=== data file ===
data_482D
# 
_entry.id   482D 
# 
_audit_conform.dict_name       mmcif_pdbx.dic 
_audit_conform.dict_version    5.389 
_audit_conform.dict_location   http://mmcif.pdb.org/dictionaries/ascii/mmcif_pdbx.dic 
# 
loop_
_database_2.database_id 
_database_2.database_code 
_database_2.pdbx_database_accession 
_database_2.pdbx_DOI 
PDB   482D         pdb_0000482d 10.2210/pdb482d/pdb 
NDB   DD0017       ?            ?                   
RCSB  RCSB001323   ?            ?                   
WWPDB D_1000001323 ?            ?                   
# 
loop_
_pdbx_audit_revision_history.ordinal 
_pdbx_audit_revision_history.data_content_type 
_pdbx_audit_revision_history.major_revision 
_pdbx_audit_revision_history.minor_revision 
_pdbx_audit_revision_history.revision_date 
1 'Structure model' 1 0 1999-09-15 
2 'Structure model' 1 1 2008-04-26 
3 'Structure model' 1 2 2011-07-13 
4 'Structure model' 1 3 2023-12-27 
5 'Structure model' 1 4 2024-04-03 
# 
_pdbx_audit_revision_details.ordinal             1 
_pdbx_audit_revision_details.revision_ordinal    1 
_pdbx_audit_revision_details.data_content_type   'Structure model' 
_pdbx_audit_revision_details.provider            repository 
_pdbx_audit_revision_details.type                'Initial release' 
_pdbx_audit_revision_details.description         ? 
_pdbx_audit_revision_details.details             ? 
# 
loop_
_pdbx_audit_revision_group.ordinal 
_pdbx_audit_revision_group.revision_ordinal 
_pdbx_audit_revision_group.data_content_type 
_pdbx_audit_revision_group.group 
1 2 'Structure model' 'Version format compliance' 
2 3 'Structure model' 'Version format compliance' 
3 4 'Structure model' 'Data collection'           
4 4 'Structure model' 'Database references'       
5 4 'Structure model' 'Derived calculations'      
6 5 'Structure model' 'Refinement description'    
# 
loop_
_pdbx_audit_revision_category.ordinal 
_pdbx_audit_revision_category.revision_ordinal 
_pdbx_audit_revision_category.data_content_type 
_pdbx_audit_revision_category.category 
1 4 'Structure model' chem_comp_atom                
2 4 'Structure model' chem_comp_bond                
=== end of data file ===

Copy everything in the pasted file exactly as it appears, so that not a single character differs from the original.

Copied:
data_482D
# 
_entry.id   482D 
# 
_audit_conform.dict_name       mmcif_pdbx.dic 
_audit_conform.dict_version    5.389 
_audit_conform.dict_location   http://mmcif.pdb.org/dictionaries/ascii/mmcif_pdbx.dic 
# 
loop_
_database_2.database_id 
_database_2.database_code 
_database_2.pdbx_database_accession 
_database_2.pdbx_DOI 
PDB   482D         pdb_0000482d 10.2210/pdb482d/pdb 
NDB   DD0017       ?            ?                   
RCSB  RCSB001323   ?            ?                   
WWPDB D_1000001323 ?            ?                   
# 
loop_
_pdbx_audit_revision_history.ordinal 
_pdbx_audit_revision_history.data_content_type 
_pdbx_audit_revision_history.major_revision 
_pdbx_audit_revision_history.minor_revision 
_pdbx_audit_revision_history.revision_date 
1 'Structure model' 1 0 1999-09-15 
2 'Structure model' 1 1 2008-04-26 
3 'Structure model' 1 2 2011-07-13 
4 'Structure model' 1 3 2023-12-27 
5 'Structure model' 1 4 2024-04-03 
# 
_pdbx_audit_revision_details.ordinal             1 
_pdbx_audit_revision_details.revision_ordinal    1 
_pdbx_audit_revision_details.data_content_type   'Structure model' 
_pdbx_audit_revision_details.provider            repository 
_pdbx_audit_revision_details.type                'Initial release' 
_pdbx_audit_revision_details.description         ? 
_pdbx_audit_revision_details.details             ? 
# 
loop_
_pdbx_audit_revision_group.ordinal 
_pdbx_audit_revision_group.revision_ordinal 
_pdbx_audit_revision_group.data_content_type 
_pdbx_audit_revision_group.group 
1 2 'Structure model' 'Version format compliance' 
2 3 'Structure model' 'Version format compliance' 
3 4 'Structure model' 'Data collection'           
4 4 'Structure model' 'Database references'       
5 4 'Structure model' 'Derived calculations'      
6 5 'Structure model' 'Refinement description'    
# 
loop_
_pdbx_audit_revision_category.ordinal 
_pdbx_audit_revision_category.revision_ordinal 
_pdbx_audit_revision_category.data_content_type 
_pdbx_audit_revision_category.category 
1 4 'Structure model' chem_comp_atom                
2 4 'Structure model' chem_comp_bond                